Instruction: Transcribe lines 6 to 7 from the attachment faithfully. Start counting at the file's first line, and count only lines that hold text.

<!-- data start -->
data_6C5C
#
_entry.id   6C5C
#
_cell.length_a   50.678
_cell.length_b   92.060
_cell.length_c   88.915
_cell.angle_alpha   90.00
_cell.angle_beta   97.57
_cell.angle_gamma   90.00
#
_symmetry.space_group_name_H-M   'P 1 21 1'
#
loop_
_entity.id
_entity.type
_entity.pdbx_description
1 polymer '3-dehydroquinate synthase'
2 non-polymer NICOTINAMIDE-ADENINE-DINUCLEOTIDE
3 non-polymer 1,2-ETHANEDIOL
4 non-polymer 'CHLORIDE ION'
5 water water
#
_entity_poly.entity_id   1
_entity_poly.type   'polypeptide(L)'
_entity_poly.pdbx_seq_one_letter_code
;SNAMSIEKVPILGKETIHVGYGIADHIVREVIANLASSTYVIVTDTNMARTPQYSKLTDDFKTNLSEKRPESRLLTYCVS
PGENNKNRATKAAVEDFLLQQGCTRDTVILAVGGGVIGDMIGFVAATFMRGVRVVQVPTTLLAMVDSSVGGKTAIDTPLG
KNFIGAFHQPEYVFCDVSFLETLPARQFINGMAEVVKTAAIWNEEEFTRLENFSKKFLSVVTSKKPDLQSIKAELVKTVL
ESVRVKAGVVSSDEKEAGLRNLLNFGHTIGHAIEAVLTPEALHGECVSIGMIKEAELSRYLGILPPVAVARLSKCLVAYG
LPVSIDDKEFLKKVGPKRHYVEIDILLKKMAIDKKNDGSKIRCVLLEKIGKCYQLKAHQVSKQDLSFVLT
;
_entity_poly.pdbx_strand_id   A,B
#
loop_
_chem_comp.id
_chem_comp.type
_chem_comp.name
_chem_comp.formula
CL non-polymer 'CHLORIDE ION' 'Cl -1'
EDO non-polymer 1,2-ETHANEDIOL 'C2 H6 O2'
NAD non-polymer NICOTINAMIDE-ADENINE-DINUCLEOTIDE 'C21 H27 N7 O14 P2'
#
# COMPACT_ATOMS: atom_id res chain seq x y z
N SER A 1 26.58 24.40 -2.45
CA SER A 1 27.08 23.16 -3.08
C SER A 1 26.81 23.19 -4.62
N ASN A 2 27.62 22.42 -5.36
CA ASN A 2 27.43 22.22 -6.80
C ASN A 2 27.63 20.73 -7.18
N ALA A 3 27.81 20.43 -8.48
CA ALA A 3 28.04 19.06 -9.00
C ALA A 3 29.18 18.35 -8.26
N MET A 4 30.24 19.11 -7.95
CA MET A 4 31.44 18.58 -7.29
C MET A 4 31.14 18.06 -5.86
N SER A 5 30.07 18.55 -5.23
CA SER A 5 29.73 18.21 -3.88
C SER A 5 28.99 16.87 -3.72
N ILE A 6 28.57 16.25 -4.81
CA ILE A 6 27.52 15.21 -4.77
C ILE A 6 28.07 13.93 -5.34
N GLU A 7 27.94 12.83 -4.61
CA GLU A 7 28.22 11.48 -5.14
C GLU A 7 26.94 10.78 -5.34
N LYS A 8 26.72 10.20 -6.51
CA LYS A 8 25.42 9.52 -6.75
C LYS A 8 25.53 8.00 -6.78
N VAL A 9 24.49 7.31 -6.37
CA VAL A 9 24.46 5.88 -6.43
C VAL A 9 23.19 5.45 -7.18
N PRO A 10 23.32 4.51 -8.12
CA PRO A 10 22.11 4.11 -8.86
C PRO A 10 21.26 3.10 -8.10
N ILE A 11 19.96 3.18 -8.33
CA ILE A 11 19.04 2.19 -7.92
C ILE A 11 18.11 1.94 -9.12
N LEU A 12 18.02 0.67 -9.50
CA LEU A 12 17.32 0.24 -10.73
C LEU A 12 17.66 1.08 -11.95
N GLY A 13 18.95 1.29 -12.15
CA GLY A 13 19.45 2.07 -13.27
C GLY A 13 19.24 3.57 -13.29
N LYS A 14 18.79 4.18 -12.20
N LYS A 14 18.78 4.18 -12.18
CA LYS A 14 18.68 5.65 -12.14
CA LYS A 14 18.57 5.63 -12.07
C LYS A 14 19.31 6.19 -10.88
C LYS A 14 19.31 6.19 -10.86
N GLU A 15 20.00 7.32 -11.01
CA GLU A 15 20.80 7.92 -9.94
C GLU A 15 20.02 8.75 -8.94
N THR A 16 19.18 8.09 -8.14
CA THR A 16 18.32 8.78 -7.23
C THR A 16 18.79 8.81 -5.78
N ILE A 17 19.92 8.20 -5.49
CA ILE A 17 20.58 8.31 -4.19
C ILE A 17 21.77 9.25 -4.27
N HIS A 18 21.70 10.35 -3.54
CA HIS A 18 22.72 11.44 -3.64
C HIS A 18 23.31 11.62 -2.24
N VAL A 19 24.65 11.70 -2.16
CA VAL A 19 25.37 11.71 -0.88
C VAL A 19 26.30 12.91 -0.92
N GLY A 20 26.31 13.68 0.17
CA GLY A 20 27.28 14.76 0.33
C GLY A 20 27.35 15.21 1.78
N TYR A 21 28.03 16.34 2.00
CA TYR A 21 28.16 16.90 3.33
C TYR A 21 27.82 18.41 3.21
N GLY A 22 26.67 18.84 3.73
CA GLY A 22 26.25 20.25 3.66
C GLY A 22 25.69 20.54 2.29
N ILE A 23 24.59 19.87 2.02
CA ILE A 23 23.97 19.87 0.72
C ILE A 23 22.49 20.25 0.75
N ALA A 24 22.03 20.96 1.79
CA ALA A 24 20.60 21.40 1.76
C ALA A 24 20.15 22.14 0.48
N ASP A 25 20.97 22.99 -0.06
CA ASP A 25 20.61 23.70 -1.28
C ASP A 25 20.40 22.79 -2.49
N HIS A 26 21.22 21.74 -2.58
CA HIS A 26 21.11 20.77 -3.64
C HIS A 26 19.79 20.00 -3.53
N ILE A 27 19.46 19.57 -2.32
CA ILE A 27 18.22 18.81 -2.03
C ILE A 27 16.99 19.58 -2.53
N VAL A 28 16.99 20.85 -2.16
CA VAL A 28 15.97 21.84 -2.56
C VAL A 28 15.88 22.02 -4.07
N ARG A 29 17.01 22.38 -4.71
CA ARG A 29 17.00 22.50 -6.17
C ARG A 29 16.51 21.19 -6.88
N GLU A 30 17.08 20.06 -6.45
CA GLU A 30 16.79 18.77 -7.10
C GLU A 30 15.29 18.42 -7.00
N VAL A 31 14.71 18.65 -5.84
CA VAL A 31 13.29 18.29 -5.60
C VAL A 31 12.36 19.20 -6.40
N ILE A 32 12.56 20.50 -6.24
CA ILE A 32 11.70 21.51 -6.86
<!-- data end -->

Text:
_cell.length_b   92.060
_cell.length_c   88.915